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Hi Dumbererr,

I'm a baby in this field. Currently reading Buffet, Motley Fool's Investment Guide, and the Intelligent Investor (Graham) simultaneously.

Since you are new to investing; definitely, the minimum $2,000.

It is far more important to contribute regularly. If you can after sending in your $2,000 to open an account send some monthly money up this would be the best way to go.

Be patient, read those books you mentioned and begin to form a system.

1. It is important before you invest that you have establish some way to value a company.

2. You need to be able to locate debt on the balance sheet as well as cash which is also located on the balance sheet of the companies' financial statements.

3. Find some good sources of information by checking out your local libray. They carry an archive of financial magazines as well as some heavy duty financial publications like Value Line.

4. Immediately start a notebook. Take notes on any investments that you make. Before investing a dime in a company, make sure you jotted down in that notebook why you invested in that particular company and what you reasonably expect as far as returns from that company and why.

5. Understand at least the basics facts that the income statement, balance sheet and cash flow statements are telling you about the companies you are investing in.

6. Continue to study as you invest; grow your knowledge along with your investments. Organize what you learn about investing and let your notebooks grow along with your investments. It will be fun to look back on your beginning notes 20 years from now.

7. Learn the difference between a falling stock price due to degrading company fundamentals and a falling stock price due to the general market going down.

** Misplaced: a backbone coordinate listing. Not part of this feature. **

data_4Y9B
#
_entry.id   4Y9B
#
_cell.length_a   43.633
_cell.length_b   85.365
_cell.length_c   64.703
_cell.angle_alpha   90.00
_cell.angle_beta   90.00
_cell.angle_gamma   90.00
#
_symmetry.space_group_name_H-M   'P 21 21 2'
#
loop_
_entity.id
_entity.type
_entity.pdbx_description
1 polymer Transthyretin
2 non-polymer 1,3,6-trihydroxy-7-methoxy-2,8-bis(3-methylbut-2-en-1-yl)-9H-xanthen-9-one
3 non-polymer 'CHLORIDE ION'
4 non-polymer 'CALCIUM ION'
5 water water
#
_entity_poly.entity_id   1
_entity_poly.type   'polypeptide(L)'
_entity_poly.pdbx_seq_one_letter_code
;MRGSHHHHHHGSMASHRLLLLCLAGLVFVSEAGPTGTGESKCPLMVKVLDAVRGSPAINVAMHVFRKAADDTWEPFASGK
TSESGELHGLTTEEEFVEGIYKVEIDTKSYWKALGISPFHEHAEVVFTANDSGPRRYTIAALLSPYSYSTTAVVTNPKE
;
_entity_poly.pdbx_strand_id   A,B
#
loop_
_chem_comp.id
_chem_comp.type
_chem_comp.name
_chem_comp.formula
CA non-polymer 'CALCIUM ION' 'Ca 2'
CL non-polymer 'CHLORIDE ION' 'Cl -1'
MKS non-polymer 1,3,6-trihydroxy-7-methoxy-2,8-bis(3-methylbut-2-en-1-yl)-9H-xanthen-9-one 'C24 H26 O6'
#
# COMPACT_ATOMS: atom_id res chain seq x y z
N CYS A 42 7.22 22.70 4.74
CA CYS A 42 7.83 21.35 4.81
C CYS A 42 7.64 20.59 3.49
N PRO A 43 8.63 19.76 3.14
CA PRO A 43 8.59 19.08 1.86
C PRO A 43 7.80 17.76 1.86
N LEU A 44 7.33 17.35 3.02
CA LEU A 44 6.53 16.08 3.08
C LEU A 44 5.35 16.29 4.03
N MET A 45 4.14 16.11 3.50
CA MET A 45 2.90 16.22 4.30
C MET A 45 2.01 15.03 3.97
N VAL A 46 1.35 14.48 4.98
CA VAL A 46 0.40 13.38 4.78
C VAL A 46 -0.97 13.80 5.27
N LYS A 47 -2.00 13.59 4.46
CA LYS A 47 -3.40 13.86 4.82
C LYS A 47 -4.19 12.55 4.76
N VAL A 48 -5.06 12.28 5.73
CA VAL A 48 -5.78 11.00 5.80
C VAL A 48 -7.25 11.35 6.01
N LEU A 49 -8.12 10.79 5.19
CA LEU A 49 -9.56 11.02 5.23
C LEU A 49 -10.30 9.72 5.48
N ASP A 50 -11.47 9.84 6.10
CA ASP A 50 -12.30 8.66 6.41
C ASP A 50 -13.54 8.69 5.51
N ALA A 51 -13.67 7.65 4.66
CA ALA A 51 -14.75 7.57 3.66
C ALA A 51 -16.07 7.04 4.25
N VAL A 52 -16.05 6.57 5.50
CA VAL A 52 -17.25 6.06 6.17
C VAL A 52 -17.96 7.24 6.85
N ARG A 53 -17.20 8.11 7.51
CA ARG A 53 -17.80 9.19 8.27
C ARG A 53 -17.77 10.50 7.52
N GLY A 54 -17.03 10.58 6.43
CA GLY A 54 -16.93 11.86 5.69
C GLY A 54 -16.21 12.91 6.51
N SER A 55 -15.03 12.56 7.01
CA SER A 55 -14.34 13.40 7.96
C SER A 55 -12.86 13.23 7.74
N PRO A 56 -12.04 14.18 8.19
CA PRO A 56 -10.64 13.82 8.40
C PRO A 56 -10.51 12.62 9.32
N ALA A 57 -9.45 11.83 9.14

8. Don't borrow to invest; don't go on margin

9. Never invest so much you cannot sleep at night. If you have invested wisely and slowly your investments will begin to grow faster than your monthly allotment to investing. Your portfolio will grow because the stocks you bought our appreciating in value not because you are adding more monthly money to your investments.

10. Don't invest money you will need in the short-term. In fact, ideally, you want to invest only the money you will never miss till your retire.

11. Don't worry about mistakes, if you are investing slowly through monthly contributions and diversifying wisely as you go, a few mistakes will not harm your portfolio.

12. Don't give up. Many people give up long before they have a chance to learn how to invest properly and benefit from the rewards of an appreciating portfolio.

13. Read these articles - The Motley Fool has provided many good articles on how to value a company

Inventory Ins and Outs by LouAnn Lofton TMF Bling – March 20, 2003

The Inventory Story by TMF Orangeblood Rex Moore – July 15, 2002

Investigating Inventory by Rex Moore TMF Orangeblood – July 8, 2002

Indecent Inventory Exposure by Mike Trigg TMF Tonto – March 14, 2001


The Value of Cash flow
By Vince Hanks – June 8, 2000

Lucent cash flow and calculating Lucent cash flow

The Motley Fool on valuation
Introduction to valuation

Earnings valuation

Sales valuation

Cash flow valuations

Equity-based valuations

Yield-based valuations

Member-based valuations

The following series was written by- Randy Befumo TMF Templr
How to read a balance sheet

Current Assets

Current liabilities

Debt and equity

Current and Quick ratio

Working Capital

Price to book - DSO and Turns

Beware the bloated balance sheet
By Bill Mann TMF Otter - August 16, 2000